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Saudi Journal of Kidney Diseases and Transplantation
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ORIGINAL ARTICLE Table of Contents   
Year : 1995  |  Volume : 6  |  Issue : 2  |  Page : 136-139
Prevalence of Hepatitis C Antibodies Among Hemodialysis Patients in the Western Province of Saudi Arabia

1 Jeddah Kidney Center, Jeddah, Saudi Arabia
2 Department of Nephrology, College of Medicine, King Saud University, Riyadh, Saudi Arabia
3 Department of Gastroenterology, College of Medicine, King Saud University, Riyadh, Saudi Arabia
4 King Abdulaziz Hospital, Jeddah, Saudi Arabia
5 Ministry of Health, Riyadh, Saudi Arabia
6 Al Noor Hospital, Makkah, Saudi Arabia
7 King Faisal Hospital, Taif, Saudi Arabia

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We studied 408 patients on maintenance hemodialysis at four different centers in the Western province of Saudi Arabia to assess the prevalence of antibody against Hepatitis C Virus (HCV) and the possible risk factors. There were 212 males and 196 females with a mean age of 42.9 ± 13.9 years (range 12 to 75 years). They were on dialysis for a period between 3 to 140 months with a mean of 52.2 + 38 months. Assay for anti-HCV was made by second generation ELISA. A total of 295 patients (72.3%) tested positive. The prevalence rates varied considerably among the four centers studied and were as follows: the center at Jeddah, 62.7%; two centers at Makkah, 87% and 79.7% respectively and one center at Taif, 80.9%. A total of 311 patients had received varying number of blood transfusions. Of these, 230 (74%) were anti-HCV positive as against 97 patients who were never transfused of whom 65 (67%) were positive. This difference did not reach statistical significance (P = 0.22). Similarly, we found no significant correlation between the anti-HCV prevalence rates and serum alanine transaminase levels (P = 0.93). Our study further confirms that there are routes other than blood transfusion involved in the transmission of the HCV and there is a need to determine these routes in order to prevent the spread of this virus.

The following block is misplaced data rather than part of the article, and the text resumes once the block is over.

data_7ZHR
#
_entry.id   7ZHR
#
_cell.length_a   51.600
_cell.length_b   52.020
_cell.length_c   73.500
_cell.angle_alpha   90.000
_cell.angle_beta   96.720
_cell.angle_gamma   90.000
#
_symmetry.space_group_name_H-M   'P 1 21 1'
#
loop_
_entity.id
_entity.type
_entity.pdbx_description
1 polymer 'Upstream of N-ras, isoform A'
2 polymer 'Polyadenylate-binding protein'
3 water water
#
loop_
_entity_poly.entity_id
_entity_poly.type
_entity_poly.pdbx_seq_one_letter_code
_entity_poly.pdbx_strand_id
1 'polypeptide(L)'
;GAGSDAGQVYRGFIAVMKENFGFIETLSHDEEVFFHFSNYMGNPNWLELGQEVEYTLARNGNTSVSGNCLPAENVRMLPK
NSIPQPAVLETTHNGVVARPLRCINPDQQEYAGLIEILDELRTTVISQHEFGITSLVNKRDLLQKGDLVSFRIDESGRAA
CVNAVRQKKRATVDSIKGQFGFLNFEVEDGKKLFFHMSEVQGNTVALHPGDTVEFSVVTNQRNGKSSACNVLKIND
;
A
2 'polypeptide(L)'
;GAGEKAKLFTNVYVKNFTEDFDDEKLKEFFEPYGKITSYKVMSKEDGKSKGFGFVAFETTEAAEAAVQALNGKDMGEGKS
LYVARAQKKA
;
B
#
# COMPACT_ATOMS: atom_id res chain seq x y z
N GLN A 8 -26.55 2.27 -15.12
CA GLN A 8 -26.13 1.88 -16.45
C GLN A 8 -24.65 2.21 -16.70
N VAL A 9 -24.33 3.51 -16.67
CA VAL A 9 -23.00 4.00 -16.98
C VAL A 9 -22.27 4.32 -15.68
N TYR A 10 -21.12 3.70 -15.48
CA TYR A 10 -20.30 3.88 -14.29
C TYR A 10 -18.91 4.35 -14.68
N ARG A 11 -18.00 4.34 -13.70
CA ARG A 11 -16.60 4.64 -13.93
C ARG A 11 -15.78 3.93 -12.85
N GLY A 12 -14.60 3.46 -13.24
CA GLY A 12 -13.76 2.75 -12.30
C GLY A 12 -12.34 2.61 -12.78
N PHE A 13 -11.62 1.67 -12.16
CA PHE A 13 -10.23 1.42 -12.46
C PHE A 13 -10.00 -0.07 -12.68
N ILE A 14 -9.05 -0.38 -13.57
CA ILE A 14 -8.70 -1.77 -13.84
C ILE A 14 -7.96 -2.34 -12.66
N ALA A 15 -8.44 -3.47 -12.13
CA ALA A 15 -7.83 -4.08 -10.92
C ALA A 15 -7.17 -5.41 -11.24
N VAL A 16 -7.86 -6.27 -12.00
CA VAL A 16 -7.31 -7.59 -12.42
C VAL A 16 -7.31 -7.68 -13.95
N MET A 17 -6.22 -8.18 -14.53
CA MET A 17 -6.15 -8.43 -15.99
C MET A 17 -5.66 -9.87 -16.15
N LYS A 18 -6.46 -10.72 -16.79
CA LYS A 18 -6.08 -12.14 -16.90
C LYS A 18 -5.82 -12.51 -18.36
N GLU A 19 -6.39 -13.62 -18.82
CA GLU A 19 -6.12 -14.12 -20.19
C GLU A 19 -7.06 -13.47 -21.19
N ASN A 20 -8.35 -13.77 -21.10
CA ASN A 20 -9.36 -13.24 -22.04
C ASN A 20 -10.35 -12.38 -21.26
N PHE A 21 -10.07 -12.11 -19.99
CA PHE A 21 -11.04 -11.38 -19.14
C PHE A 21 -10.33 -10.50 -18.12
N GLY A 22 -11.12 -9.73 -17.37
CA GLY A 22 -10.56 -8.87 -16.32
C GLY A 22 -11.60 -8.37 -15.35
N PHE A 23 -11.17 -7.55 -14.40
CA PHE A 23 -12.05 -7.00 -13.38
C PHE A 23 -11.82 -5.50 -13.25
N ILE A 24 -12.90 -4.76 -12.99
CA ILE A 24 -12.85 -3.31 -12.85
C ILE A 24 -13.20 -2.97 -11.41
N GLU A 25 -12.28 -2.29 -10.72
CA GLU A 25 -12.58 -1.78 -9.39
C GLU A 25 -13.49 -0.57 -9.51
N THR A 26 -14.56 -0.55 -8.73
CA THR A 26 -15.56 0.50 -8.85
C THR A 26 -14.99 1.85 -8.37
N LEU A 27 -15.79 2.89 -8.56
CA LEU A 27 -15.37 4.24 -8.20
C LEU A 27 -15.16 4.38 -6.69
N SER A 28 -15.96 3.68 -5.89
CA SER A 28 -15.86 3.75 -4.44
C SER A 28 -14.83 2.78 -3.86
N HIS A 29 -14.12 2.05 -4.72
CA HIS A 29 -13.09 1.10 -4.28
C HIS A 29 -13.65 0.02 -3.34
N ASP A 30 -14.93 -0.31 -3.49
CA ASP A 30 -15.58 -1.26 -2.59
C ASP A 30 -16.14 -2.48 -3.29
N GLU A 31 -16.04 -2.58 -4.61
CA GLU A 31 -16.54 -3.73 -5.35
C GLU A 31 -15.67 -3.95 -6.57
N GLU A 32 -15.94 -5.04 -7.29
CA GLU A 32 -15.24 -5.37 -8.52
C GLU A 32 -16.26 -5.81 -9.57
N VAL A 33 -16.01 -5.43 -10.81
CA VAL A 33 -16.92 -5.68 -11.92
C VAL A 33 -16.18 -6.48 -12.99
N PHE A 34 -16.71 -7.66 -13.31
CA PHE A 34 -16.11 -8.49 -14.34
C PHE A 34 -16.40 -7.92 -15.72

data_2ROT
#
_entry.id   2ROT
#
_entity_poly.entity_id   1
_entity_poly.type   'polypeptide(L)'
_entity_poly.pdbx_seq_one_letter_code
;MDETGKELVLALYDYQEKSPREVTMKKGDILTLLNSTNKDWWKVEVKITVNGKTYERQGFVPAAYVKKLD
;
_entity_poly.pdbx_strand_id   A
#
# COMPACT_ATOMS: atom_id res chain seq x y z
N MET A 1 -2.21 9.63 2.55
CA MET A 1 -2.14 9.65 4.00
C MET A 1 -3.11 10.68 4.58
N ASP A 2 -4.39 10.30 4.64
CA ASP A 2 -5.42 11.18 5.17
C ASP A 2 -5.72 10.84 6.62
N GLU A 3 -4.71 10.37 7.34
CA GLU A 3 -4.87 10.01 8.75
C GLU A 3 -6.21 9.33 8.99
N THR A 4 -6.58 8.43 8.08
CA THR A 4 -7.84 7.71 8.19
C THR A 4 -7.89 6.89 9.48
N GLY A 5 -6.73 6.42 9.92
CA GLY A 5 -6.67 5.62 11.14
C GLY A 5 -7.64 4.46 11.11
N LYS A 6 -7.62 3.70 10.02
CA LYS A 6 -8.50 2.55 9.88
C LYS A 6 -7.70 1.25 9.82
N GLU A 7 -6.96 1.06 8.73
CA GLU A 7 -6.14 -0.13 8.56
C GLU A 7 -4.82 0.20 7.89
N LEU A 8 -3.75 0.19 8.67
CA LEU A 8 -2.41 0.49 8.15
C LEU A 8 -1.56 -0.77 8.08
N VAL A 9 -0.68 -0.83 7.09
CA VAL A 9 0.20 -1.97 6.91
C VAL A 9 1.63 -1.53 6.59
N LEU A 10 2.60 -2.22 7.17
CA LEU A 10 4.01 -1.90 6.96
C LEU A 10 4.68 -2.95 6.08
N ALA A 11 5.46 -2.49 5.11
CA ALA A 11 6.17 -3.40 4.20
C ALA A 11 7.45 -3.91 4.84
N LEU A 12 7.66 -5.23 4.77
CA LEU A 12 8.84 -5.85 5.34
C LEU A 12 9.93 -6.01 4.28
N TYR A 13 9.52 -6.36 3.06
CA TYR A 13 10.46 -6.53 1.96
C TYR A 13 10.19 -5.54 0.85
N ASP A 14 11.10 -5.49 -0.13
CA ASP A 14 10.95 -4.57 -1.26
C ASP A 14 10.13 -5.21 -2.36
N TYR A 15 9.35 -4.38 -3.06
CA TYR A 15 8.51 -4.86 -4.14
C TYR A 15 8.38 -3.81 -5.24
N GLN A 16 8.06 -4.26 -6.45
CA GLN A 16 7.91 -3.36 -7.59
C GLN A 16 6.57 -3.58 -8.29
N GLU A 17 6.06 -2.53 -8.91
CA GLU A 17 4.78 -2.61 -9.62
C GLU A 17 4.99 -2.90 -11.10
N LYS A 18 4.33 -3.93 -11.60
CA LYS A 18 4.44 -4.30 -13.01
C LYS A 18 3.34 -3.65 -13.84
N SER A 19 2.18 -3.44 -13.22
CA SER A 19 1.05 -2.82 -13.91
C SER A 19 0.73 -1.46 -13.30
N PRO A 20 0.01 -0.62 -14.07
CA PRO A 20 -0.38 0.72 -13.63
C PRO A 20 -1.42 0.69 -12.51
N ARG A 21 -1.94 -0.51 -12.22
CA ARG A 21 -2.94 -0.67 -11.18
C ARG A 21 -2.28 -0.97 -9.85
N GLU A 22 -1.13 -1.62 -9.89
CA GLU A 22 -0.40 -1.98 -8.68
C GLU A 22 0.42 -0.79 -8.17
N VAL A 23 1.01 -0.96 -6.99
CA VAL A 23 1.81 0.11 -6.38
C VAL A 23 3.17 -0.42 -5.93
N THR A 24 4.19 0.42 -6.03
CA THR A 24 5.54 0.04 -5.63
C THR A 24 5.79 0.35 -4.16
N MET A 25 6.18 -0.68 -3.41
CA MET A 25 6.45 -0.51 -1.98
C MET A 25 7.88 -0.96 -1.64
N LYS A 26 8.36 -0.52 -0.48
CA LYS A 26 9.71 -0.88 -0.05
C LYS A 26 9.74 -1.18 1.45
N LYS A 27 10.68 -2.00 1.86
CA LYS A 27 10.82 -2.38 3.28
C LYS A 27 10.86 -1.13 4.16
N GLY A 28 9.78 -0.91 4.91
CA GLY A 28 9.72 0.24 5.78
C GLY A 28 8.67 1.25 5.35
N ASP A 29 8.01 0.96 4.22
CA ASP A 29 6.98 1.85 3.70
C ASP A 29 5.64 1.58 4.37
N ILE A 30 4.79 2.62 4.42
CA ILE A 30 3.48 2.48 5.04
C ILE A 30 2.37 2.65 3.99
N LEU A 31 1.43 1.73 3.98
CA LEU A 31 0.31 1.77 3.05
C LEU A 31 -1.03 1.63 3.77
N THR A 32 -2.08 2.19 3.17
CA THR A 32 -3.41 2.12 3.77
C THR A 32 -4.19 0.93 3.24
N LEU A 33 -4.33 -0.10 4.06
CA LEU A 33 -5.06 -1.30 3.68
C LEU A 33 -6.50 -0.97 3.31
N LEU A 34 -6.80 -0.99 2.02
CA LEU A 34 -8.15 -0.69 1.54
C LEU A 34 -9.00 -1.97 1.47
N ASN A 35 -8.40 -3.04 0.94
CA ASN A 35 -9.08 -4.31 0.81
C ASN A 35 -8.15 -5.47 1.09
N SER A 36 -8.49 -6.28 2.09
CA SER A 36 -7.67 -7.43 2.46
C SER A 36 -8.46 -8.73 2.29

Keywords: Hepatitis C virus, Hemodialysis, Saudi Arabia.

How to cite this article:
Shaheen FA, Huraib SO, Al-Rashed R, Aldrees A, Arif M, Al Jeffry M, Tashkandy MA, Safwat M. Prevalence of Hepatitis C Antibodies Among Hemodialysis Patients in the Western Province of Saudi Arabia. Saudi J Kidney Dis Transpl 1995;6:136-9

How to cite this URL:
Shaheen FA, Huraib SO, Al-Rashed R, Aldrees A, Arif M, Al Jeffry M, Tashkandy MA, Safwat M. Prevalence of Hepatitis C Antibodies Among Hemodialysis Patients in the Western Province of Saudi Arabia. Saudi J Kidney Dis Transpl [serial online] 1995 [cited 2020 Jul 6];6:136-9. Available from: http://www.sjkdt.org/text.asp?1995/6/2/136/40854

   Introduction Top

The recent cloning of the genome of one of the non-A non-B hepatitis viruses designated as hepatitis C virus (HCV) and the development of recombinant anti-HCV assay has made it possible to evaluate the prevalence and significance of HCV infection in the general population as well as in potential high risk groups [1] .The majority of the results reported in literature since 1984 were based on the first generation C 100-3 anti-HCV Enzyme Linked Immunosorbent Assay (ELISA-I) and the reported prevalence rate among dialysis patients was 1 - 29% in different parts of the world [2],[3] and 41.9% in the Kingdom of Saudi Arabia [4] . This method of assay has proved to be associated with many false positive and false negative results. A second generation test (ELISA-II) that incorporates core antigen and a fusion of C-100-33 and C­33 antigens of the HCV genome was recently developed [5] . Also, more sensitive confirma­tory tests for the anti-HCV positive samples are now available.